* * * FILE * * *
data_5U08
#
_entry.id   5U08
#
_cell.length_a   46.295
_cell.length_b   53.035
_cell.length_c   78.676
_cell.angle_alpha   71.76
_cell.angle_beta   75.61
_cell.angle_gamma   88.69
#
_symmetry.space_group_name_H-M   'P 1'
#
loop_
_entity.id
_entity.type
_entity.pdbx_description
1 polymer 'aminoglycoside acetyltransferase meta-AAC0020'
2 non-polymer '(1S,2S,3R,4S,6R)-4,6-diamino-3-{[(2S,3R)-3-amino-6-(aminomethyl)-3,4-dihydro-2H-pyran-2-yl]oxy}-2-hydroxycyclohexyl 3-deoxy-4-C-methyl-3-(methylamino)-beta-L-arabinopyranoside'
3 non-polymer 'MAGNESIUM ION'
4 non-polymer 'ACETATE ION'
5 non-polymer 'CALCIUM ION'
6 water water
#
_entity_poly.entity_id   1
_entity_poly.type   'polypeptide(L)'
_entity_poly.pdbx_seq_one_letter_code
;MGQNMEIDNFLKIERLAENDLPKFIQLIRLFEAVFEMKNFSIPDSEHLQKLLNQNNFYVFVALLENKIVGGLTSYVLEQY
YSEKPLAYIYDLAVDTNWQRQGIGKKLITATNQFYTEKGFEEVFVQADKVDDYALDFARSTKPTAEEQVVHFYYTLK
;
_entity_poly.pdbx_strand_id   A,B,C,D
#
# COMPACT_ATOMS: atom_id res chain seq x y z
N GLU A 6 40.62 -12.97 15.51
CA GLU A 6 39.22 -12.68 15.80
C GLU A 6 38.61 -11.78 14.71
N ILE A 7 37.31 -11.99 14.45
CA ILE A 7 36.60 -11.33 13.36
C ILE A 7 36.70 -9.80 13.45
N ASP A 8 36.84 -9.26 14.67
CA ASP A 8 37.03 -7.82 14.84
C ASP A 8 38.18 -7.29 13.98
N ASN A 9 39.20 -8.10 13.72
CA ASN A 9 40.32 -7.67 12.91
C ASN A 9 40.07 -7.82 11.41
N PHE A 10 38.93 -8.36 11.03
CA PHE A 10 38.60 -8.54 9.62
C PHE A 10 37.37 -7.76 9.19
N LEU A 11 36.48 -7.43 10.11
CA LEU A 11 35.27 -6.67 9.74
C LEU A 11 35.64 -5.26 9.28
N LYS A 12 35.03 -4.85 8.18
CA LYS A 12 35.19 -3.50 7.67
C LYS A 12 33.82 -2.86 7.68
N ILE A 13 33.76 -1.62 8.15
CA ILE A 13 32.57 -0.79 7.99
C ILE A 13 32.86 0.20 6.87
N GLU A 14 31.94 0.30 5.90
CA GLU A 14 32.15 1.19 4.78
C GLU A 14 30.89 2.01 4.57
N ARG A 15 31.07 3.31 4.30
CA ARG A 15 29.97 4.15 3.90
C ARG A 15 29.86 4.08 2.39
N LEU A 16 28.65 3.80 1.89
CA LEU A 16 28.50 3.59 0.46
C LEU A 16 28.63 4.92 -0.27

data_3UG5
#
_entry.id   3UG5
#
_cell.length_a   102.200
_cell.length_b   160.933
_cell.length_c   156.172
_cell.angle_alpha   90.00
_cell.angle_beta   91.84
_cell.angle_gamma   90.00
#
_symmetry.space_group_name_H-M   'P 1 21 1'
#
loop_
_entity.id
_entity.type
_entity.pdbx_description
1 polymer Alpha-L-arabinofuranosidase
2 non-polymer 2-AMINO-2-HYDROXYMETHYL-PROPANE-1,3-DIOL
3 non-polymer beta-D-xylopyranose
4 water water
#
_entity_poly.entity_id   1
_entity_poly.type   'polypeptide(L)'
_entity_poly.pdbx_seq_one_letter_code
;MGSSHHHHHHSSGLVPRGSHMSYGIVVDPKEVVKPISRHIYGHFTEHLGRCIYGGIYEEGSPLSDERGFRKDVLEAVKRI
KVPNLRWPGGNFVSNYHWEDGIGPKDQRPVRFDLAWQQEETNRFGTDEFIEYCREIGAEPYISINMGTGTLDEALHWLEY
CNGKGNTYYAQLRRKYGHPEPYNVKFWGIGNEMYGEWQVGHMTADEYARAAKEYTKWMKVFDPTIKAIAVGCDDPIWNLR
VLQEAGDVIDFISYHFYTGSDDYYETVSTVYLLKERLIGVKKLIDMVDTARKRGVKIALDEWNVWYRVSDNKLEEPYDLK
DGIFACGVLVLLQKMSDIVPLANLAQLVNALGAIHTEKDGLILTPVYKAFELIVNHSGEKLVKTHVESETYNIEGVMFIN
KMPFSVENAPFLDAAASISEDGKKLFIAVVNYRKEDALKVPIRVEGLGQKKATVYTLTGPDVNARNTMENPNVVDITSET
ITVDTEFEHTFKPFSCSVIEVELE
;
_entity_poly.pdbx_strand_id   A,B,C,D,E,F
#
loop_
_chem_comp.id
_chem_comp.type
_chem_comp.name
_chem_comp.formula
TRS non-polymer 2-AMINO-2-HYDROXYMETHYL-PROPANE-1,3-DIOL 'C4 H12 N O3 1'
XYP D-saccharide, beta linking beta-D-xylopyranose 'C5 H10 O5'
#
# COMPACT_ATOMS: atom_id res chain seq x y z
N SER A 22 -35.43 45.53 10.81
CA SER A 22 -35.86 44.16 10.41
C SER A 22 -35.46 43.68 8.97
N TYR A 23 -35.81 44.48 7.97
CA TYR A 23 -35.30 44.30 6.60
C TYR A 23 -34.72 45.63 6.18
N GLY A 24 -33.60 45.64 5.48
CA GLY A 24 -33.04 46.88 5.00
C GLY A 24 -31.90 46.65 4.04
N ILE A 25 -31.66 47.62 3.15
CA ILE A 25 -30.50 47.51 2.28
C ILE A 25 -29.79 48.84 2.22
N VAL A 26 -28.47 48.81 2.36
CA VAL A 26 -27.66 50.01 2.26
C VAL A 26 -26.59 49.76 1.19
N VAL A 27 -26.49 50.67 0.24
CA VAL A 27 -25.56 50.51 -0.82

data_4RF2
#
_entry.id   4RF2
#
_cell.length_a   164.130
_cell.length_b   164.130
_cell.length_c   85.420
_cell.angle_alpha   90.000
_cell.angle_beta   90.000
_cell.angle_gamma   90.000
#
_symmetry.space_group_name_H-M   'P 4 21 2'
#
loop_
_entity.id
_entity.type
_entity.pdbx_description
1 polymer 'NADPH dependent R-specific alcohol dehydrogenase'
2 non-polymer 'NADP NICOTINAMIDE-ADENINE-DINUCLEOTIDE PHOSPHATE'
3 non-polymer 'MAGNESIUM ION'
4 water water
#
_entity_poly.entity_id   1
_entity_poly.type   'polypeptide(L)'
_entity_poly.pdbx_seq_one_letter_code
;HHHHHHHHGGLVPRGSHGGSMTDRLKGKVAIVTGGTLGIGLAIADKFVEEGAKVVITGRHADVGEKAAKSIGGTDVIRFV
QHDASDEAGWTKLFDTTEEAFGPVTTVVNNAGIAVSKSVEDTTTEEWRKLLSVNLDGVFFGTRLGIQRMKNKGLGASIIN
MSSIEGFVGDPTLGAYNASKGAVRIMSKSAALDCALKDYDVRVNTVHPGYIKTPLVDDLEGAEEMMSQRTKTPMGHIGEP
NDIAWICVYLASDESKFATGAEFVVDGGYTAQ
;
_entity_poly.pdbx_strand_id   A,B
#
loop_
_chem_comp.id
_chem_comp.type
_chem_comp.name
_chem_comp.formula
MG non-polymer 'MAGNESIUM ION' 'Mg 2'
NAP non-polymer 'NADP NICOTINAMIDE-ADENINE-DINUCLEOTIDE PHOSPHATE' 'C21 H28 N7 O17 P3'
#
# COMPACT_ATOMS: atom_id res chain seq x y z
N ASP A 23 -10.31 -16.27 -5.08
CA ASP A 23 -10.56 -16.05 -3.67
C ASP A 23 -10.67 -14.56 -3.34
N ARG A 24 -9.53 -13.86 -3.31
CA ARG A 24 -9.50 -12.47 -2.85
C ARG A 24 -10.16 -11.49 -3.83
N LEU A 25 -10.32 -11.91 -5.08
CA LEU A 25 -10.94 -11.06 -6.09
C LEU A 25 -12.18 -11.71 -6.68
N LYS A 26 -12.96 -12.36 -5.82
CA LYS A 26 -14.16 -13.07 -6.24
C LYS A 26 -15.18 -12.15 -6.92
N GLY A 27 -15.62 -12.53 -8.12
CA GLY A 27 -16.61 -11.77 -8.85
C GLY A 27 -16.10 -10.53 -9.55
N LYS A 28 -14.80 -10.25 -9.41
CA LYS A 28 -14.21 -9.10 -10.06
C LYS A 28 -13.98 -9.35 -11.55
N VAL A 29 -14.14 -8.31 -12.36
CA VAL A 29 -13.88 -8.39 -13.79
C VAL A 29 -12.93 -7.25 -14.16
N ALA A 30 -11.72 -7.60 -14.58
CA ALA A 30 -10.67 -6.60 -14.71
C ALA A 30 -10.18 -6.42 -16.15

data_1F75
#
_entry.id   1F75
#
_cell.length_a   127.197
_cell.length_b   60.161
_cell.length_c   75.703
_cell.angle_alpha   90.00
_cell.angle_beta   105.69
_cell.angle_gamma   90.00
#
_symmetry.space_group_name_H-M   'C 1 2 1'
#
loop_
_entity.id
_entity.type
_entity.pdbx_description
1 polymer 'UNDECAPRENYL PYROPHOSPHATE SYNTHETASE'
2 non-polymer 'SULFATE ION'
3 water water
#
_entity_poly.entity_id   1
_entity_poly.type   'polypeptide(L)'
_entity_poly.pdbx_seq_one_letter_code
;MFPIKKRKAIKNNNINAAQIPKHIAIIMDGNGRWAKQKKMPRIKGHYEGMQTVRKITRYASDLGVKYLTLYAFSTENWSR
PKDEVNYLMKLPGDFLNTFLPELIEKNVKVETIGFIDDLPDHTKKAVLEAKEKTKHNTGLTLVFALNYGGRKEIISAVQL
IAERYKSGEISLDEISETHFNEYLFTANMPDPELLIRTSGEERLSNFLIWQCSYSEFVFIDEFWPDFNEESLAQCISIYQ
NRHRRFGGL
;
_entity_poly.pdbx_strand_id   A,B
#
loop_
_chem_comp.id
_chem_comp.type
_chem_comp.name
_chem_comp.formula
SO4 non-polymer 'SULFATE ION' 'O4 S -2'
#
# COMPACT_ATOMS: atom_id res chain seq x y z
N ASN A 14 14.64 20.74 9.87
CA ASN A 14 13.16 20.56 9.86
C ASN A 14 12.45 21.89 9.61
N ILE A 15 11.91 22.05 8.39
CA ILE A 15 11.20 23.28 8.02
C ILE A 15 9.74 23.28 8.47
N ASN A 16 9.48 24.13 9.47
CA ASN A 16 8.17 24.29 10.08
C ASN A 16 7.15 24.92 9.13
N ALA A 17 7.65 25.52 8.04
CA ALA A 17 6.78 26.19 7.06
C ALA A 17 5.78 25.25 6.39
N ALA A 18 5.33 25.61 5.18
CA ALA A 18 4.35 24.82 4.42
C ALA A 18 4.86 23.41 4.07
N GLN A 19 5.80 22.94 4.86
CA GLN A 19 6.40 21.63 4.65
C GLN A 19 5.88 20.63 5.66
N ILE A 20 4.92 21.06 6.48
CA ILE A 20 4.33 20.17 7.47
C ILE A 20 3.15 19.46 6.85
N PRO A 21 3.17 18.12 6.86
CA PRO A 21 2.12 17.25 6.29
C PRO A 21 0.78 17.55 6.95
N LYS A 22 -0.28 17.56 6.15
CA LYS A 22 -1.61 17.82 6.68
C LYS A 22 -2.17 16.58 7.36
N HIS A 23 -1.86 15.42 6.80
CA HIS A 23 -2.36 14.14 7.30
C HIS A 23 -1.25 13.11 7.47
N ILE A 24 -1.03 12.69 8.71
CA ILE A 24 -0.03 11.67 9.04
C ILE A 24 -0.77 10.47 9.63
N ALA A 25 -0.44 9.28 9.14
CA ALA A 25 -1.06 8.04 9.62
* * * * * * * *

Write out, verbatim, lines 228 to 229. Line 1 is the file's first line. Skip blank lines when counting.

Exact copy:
_chem_comp.formula
SO4 non-polymer 'SULFATE ION' 'O4 S -2'